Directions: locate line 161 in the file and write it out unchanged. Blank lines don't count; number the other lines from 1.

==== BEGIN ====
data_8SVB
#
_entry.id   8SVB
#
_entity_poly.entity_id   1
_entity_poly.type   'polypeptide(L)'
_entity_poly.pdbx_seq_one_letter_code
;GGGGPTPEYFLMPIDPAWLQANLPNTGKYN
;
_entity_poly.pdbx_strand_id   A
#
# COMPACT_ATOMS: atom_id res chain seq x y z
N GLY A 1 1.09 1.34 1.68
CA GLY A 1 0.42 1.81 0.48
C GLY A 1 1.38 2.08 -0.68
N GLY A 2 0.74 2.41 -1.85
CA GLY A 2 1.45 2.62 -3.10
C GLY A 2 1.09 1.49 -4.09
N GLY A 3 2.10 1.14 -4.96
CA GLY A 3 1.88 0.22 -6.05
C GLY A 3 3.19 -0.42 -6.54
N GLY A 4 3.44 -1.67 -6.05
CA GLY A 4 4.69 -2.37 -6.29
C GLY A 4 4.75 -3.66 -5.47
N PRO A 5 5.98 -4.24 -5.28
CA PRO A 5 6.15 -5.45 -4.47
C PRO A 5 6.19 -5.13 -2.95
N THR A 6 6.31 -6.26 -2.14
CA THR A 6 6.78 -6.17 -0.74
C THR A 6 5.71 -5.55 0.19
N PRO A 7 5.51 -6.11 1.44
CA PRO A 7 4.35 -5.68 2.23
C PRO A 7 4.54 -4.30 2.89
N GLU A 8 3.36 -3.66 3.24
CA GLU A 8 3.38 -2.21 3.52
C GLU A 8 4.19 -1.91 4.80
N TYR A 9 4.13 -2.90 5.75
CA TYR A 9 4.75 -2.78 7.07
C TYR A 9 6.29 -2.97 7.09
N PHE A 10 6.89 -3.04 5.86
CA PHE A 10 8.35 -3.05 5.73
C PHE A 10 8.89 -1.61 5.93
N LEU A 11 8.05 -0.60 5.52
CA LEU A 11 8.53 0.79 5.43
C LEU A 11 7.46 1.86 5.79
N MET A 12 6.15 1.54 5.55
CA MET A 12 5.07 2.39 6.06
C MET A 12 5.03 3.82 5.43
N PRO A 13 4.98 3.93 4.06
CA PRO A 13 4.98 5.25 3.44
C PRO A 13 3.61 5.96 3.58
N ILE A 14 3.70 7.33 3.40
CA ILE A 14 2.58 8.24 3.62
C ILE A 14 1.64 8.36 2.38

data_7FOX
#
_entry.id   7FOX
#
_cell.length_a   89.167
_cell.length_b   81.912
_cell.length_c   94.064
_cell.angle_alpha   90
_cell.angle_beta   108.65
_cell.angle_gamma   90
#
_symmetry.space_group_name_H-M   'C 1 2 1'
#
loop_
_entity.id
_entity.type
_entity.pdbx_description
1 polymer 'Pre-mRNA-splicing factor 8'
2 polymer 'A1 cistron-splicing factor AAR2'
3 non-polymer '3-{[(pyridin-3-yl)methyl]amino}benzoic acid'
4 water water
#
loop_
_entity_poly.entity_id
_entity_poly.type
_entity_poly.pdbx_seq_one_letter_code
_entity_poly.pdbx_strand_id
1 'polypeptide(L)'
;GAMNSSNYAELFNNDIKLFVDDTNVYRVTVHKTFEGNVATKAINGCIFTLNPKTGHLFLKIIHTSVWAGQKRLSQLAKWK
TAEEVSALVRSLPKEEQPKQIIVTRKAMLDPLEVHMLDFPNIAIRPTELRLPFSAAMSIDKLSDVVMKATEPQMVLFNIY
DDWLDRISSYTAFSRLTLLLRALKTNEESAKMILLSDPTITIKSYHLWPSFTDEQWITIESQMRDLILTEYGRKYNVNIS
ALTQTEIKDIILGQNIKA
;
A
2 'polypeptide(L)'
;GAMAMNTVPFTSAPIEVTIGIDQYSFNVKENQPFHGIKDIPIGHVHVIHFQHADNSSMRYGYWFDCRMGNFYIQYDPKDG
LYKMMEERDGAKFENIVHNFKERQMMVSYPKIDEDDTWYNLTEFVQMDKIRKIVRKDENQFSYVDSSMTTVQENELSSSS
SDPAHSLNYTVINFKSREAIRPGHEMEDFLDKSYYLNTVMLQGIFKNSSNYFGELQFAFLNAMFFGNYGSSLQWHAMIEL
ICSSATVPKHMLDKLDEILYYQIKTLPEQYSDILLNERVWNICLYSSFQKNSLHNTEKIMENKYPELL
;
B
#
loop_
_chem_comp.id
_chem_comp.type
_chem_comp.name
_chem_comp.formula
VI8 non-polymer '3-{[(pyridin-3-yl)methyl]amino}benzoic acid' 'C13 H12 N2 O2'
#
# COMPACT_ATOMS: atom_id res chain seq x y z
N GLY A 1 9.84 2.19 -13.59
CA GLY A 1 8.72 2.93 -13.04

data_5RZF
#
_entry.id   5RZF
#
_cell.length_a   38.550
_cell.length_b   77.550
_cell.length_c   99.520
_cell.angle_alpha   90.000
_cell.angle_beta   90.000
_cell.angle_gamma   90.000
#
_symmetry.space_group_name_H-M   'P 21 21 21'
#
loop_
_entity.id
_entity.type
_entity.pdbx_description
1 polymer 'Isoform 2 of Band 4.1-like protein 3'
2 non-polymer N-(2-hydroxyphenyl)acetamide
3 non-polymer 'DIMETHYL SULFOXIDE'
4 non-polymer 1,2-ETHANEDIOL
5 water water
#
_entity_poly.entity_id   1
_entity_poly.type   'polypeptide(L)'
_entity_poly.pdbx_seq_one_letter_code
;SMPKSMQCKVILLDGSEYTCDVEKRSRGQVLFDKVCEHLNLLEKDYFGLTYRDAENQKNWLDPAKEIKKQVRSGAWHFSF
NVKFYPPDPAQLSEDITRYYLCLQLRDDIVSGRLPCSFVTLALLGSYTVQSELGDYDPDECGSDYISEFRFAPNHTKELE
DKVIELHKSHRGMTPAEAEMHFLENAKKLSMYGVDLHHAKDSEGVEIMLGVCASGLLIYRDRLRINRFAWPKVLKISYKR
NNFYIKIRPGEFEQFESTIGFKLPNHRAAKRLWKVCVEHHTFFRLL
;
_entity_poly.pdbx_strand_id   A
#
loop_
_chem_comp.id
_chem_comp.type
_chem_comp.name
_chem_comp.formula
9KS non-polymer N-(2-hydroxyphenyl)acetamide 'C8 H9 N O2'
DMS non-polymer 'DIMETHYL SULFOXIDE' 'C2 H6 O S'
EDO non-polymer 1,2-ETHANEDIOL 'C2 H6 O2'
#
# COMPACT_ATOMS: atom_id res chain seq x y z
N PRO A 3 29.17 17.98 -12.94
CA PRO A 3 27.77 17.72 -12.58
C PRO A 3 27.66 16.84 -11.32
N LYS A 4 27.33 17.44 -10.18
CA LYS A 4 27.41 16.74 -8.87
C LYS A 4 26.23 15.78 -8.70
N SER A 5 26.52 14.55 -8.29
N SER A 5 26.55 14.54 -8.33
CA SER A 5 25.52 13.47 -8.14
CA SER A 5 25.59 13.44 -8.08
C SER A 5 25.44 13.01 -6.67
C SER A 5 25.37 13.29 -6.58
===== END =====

C SER A 5 25.37 13.29 -6.58